03 September 2009
This week El Mundo, the Spanish newspaper, is running a series of interviews marking 70 years since the outbreak of WWII. Among those interviewed are historians Ian Kershaw, Richard Evans, Andrew Roberts, Jorg Friedrich, and Avner Shalev, and included among this group is inexplicably David Irving. Earlier this summer, El Mundorequested an interview with Avner Shalev, the Chairman of Yad Vashem for this retrospective, and we granted the interview, which was published today, as we were informed the paper would be speaking to various experts in the field. Yesterday, Yad Vashem learned of Irving's involvement. Following is a letter from Mr. Shalev to El Mundo.
September 3, 2009
Sr. D. Pedro J. Ramírez
Dear Mr. Ramirez,
I was profoundly disturbed that your newspaper saw fit to interview David Irving as part of its retrospective on the outbreak of World War II and publish his views. I spent a number of hours with your reporter, because I assumed that this was a honest look at the issues relating to World War II and the Holocaust. Had I been informed that Irving was being interviewed as part of this retrospective, I certainly would not have consented to participate in the series you are publishing.
In addition to being the most infamous purveyor of denial of the Holocaust in the world and a man who has served time in Austria for his Holocaust denial activities, during the libel trial that he initiated against Professor Deborah Lipstadt, Irving was thoroughly discredited as a historian. Indeed, at the conclusion of the trial, the English court found that in his writings Irving had intentionally misquoted and manipulated documents. To include him as an “expert” or “controversial historian” awards him legitimacy he does not deserve, and gives false credibility to his abhorrent ideas.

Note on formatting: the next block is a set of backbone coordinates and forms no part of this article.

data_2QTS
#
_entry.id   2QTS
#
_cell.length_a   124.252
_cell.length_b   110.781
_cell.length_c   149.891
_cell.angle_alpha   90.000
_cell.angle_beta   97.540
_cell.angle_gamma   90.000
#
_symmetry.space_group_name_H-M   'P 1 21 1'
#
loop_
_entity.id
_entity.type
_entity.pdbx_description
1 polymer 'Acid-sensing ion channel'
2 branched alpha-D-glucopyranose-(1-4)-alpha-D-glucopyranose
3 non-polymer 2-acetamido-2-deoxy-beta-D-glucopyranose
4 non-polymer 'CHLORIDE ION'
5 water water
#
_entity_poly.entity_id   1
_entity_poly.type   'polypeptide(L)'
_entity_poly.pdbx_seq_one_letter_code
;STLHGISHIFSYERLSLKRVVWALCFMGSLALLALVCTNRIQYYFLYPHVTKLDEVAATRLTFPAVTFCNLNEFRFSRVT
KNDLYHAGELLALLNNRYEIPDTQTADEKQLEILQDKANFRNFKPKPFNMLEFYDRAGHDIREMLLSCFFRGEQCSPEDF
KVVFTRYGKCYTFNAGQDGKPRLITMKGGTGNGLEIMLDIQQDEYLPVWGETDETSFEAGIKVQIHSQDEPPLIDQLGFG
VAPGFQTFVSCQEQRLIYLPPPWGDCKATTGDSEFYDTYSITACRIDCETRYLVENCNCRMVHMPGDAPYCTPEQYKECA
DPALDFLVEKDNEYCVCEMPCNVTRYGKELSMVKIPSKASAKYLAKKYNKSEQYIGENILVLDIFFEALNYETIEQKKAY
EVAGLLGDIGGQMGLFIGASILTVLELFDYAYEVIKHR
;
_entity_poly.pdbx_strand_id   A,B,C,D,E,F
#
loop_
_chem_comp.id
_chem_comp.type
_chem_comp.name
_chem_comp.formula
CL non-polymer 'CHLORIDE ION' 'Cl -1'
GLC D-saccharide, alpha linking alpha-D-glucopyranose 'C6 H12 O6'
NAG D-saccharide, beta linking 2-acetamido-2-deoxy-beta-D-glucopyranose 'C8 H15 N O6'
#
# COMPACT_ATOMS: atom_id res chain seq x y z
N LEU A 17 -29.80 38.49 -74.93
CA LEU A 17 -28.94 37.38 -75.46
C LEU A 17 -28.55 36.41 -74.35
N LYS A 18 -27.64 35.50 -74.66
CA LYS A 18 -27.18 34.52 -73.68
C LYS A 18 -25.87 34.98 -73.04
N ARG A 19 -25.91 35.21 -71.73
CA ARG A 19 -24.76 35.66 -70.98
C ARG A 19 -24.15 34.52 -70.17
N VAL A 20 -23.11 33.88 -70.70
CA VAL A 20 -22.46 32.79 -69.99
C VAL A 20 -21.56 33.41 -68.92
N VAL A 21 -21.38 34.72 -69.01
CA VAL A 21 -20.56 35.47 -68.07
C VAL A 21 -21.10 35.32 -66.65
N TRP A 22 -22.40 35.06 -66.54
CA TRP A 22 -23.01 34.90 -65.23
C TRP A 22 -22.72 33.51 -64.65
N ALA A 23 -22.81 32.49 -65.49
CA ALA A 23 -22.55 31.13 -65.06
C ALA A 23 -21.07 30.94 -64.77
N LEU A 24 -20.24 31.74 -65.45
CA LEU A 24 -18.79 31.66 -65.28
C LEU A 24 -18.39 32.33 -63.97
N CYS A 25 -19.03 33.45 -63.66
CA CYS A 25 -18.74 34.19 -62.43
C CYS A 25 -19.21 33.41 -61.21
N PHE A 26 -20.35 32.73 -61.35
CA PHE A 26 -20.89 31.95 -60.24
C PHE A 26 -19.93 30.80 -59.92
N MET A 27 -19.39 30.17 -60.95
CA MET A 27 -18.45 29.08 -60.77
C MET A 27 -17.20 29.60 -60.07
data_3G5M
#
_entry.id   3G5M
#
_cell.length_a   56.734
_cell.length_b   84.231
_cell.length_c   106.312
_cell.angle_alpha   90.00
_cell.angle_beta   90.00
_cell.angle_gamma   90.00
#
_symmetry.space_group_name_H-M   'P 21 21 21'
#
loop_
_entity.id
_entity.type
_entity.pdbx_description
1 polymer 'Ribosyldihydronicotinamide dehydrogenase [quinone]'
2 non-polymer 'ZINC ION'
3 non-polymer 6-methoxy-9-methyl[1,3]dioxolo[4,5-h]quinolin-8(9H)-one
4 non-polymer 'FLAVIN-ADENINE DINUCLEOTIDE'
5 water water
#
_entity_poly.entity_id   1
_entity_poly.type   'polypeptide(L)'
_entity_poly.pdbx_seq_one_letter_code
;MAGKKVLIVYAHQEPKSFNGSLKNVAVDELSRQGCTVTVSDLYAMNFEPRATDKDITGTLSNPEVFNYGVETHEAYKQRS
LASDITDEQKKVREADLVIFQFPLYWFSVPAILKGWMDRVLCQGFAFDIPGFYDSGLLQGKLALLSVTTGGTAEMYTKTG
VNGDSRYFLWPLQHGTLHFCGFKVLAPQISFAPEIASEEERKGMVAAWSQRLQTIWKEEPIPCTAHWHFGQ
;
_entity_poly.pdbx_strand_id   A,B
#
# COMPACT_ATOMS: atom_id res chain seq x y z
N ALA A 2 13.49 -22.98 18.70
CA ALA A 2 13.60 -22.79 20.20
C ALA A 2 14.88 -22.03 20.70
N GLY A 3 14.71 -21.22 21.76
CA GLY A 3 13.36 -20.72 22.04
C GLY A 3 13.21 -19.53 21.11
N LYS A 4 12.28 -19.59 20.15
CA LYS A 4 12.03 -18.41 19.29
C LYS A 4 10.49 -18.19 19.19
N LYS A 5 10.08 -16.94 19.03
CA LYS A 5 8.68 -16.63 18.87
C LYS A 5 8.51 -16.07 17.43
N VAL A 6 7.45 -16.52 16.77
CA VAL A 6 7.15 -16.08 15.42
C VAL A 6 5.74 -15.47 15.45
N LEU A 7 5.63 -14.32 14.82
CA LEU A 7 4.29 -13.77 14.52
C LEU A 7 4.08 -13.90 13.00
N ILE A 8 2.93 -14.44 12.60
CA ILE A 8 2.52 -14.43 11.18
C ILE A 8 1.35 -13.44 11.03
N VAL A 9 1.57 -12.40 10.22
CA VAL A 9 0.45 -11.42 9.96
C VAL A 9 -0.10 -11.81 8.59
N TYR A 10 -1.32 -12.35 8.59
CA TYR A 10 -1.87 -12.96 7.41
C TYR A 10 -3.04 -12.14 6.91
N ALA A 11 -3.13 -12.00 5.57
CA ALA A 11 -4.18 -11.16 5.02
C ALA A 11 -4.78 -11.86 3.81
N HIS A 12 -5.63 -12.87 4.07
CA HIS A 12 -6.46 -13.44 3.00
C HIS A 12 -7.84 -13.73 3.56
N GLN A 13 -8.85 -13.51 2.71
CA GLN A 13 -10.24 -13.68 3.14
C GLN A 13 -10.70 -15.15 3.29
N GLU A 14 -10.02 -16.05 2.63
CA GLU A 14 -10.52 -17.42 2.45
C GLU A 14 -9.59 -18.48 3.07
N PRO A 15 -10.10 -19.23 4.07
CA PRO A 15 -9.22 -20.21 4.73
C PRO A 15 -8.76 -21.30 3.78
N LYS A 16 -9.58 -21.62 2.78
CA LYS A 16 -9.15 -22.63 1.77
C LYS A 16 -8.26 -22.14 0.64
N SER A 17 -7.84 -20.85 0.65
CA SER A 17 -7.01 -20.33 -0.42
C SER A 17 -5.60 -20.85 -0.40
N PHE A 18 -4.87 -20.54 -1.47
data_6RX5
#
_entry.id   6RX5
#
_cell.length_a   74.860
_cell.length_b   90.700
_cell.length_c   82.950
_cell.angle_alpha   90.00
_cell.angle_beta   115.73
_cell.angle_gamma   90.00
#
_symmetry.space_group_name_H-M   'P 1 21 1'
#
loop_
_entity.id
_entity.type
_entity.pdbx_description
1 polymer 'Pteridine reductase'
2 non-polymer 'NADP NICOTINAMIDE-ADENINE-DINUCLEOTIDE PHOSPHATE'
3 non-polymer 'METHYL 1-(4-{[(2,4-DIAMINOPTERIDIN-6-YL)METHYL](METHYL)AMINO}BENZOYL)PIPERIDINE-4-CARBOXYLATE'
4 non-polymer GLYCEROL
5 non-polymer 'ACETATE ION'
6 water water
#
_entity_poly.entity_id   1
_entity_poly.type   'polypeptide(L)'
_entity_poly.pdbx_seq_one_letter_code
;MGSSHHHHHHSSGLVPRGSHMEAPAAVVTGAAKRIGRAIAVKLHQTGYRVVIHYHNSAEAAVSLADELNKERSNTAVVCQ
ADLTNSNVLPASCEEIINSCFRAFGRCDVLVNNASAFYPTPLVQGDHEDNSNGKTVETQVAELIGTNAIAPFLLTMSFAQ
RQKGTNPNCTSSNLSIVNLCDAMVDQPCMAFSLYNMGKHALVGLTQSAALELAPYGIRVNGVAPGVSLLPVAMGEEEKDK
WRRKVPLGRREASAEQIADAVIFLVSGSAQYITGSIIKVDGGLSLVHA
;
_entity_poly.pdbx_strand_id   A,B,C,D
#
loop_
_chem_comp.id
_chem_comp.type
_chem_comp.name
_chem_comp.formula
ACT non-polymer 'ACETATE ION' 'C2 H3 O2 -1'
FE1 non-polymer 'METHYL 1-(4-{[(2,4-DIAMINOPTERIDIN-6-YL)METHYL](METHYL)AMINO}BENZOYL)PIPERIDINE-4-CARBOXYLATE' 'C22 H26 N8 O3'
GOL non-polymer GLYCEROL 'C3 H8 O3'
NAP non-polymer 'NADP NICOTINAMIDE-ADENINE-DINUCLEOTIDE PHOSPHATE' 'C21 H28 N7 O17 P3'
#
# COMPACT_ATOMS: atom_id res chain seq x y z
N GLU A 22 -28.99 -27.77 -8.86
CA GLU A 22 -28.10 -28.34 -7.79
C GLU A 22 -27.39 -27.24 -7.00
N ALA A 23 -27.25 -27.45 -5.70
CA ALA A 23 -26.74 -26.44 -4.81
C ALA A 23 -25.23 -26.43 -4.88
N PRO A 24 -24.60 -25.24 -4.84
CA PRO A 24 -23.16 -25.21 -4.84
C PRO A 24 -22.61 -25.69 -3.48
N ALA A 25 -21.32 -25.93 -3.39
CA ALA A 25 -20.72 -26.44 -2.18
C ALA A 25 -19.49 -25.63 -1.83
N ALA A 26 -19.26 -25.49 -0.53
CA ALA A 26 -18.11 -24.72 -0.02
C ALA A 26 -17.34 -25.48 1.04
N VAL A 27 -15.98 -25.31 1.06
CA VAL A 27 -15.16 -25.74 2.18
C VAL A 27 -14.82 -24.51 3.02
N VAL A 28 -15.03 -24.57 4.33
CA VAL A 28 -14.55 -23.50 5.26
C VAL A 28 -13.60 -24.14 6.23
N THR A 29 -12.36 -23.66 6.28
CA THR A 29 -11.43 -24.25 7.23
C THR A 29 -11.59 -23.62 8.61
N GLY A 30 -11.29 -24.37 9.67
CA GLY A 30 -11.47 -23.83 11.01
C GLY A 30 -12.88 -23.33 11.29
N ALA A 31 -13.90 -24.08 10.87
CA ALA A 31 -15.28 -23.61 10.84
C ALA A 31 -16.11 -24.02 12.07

Irving is not only a hate monger; he is an utterly unreliable source for the discussion of any historical event. Placing his opinions alongside respected figures like Sir Ian Kershaw and Professor Richard Evans or institutions like Yad Vashem, recipient of the Prince of Asturias Award, grants him a legitimization that he does not deserve and puts into doubt the credibility of your newspaper.
It is inconceivable that a serious newspaper would provide a platform for antisemitism and Holocaust denial. This is not an issue of freedom of speech. Rather, it goes to the very heart of responsible journalism and judgment. There are some things that don’t have a pro or con: the Holocaust is one of them. The integrity of your newspaper - both in how you approached me for this interview, as well as in your colossal lack of judgment in interviewing a man like Irving - has been irreparably damaged.